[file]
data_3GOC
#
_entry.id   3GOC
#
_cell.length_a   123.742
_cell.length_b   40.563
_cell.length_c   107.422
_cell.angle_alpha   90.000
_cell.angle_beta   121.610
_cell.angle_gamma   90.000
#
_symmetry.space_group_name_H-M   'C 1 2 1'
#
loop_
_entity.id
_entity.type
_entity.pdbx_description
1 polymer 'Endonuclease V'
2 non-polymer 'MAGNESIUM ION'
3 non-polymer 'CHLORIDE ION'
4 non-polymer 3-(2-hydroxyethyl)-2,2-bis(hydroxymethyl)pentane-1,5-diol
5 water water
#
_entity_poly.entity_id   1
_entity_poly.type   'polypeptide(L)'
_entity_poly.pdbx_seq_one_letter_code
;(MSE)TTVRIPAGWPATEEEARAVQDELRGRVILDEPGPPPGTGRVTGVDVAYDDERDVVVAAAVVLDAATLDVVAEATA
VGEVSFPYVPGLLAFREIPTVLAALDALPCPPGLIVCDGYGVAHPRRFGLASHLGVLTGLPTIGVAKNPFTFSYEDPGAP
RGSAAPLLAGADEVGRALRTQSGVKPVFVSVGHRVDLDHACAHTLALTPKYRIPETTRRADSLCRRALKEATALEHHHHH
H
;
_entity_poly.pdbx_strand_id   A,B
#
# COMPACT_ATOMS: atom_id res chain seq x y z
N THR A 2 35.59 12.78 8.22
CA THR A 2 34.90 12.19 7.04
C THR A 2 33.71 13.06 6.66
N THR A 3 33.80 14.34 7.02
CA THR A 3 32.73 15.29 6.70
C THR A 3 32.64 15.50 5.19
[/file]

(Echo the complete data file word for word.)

data_3GOC
#
_entry.id   3GOC
#
_cell.length_a   123.742
_cell.length_b   40.563
_cell.length_c   107.422
_cell.angle_alpha   90.000
_cell.angle_beta   121.610
_cell.angle_gamma   90.000
#
_symmetry.space_group_name_H-M   'C 1 2 1'
#
loop_
_entity.id
_entity.type
_entity.pdbx_description
1 polymer 'Endonuclease V'
2 non-polymer 'MAGNESIUM ION'
3 non-polymer 'CHLORIDE ION'
4 non-polymer 3-(2-hydroxyethyl)-2,2-bis(hydroxymethyl)pentane-1,5-diol
5 water water
#
_entity_poly.entity_id   1
_entity_poly.type   'polypeptide(L)'
_entity_poly.pdbx_seq_one_letter_code
;(MSE)TTVRIPAGWPATEEEARAVQDELRGRVILDEPGPPPGTGRVTGVDVAYDDERDVVVAAAVVLDAATLDVVAEATA
VGEVSFPYVPGLLAFREIPTVLAALDALPCPPGLIVCDGYGVAHPRRFGLASHLGVLTGLPTIGVAKNPFTFSYEDPGAP
RGSAAPLLAGADEVGRALRTQSGVKPVFVSVGHRVDLDHACAHTLALTPKYRIPETTRRADSLCRRALKEATALEHHHHH
H
;
_entity_poly.pdbx_strand_id   A,B
#
# COMPACT_ATOMS: atom_id res chain seq x y z
N THR A 2 35.59 12.78 8.22
CA THR A 2 34.90 12.19 7.04
C THR A 2 33.71 13.06 6.66
N THR A 3 33.80 14.34 7.02
CA THR A 3 32.73 15.29 6.70
C THR A 3 32.64 15.50 5.19